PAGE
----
|Campania||Campania||Naples (Napoli)||Avellino, Bonevento, Caserta, Naples, Salerno||5.8 million||14,000 km²||–|
|Emilia-Romagna||Emilia-Romagna||Bologna||Bologna, Ferrara, Forli-Cesena, Modena, Parma, Piacenza, Ravenna, Reggio Emilia, Rimini||4.3 million||22,000 km²||San Marino|
|Friuli Venzia Giulia||Friuli-Venzia Giulia||Trieste||–||1.2 million||8,000 km²||Austria, Slovenia|
|Lazio||Lazio||Rome (Roma)||Frosinone, Latina, Rieti, Rome, Viterbo||5.6 million||17,000 km²||Vatican City|
|Liguria||Liguria||Genova||Genova, Imperia, La Spezia, Savona||1.6 million||5,000 km²||France|
|Lombardy||Lombardia||Milan (Milano)||Bergamo, Brescia, Como, Cremona, Lecco, Lodi, Mailand, Mantua, Monza und Brianza, Pavia, Sondrio, Varese||9.7 million||24,000 km²||Switzerland|
|Marche||Marche||Ancona||Ancona, Ascoli Piceno, Fermo, Macerata, Pesaro und Urbino||1.6 million||10,000 km²||San Marino|
|Molise||Molise||Campobasso||Campobasso, Isernia||0.3 million||4,000 km²||–|
|Piedmont||Piemonte||Turin (Torino)||Alessandria, Asti, Biella, Cuneo, Novara, Turin, Varbano-Cusia-Ossola, Vercelli||4.4 million||25,000 km²||France, Switzerland|
|Sardinia||Sardegna||Cagliari||Cagliari, Nuoro, Oristano, Sassari, Sud Sardegna||1.7 million||24,000 km²||–|
|Sicily||Sicilia||Palermo||Agrigent, Caltanissetta, Catania, Enna, Messina, Palermo, Ragusa, Syrakus, Trapani||5.0 million||26,000 km²||–|
|Trentino-South Tyrol||Trentino-Alto Adige||Trient||Bozen, Trient||1.0 million||14,000 km²||Austria, Switzerland|
|Tuscany||Toscana||Florence (Firenze)||Arezzo, Florence, Grosseto, Livorno, Lucca, Massa-Carrara, Pisa, Pistoia, Prato, Siena||3.7 million||23,000 km²||–|
|Umbria||Umbria||Perugia||Perugia, Terni||0.9 million||8,000 km²||–|
|Veneto||Veneto||Venice (Venezia)||Belluno, Padua, Rovigo, Treviso, Venice, Verona, Vicenza||4.9 million||18,000 km²||Austria|
|Italy total||Italia||Rome||–||approx. 60 million||300,000 km²||France, Austria, San Marino, Switzerland, Slovenia, Vatican City|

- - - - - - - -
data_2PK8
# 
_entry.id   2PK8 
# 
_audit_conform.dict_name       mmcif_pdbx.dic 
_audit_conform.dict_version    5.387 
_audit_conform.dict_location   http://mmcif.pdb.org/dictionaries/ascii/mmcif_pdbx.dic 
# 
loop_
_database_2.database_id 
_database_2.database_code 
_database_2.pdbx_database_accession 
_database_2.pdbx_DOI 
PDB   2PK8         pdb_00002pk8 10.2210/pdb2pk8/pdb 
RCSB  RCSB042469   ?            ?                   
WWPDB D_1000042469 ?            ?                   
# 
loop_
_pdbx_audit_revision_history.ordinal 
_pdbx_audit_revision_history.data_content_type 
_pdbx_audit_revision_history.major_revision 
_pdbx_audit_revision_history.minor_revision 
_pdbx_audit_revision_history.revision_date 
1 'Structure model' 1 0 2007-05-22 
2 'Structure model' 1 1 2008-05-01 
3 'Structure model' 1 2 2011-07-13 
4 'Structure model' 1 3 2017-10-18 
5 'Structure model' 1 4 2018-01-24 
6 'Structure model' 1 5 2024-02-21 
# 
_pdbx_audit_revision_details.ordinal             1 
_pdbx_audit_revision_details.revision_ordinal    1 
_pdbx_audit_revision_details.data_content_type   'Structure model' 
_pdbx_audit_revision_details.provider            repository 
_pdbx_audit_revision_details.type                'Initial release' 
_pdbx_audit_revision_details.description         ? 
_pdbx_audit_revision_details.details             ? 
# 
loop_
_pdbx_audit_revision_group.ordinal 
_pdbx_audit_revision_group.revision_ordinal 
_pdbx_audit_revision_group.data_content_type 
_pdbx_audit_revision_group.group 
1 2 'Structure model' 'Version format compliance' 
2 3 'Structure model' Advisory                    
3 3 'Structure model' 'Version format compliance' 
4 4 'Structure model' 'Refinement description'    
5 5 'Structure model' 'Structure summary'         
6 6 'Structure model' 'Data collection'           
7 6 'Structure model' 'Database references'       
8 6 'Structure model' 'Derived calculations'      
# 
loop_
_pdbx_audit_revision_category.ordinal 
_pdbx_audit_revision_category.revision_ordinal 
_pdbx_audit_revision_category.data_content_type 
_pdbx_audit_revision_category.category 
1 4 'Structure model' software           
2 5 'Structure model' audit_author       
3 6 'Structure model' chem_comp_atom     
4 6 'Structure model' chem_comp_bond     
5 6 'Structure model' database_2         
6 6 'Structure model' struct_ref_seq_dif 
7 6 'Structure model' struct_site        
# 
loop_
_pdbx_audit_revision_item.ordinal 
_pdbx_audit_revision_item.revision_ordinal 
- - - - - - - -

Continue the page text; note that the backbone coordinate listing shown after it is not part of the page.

The regions of the Mezzogiorno
The term Mezzogiorno refers to the south of Italy. The Mezzogiorno consists of the following Italian provinces:
Historically, these 6 regions were part of the Kingdom of the Two Sicilies. This kingdom existed until the unification of Italy in 1861. Sometimes the region of Sardinia is also assigned to the Mezzogiorno, because the economic situation in the region is comparable to that of southern Italy. For characteristic of Italy is that there are great differences in wealth between the regions in the north (rich) and the regions in the south (less rich).
Deeper insights into the regions of Italy
Tuscany is one of the most beautiful regions of Italy. In particular, the Maremma Nature Park on the coast of the province of Grosseto has a very special magic. You can find there wild animals, untouched nature and beautiful hiking trails. More about this on the Maremma page.
15 of the 20 regions of Italy are located on the Mediterranean Sea – either the Adriatic Sea, the Ionian Sea, the Ligurian Sea or the Tyrrhenian Sea. Here is more information about all the countries that are located on the Mediterranean Sea: Mediterranean Countries Page
Other regions and federal states
Even more information about the regions and states of other countries can be found on the following pages: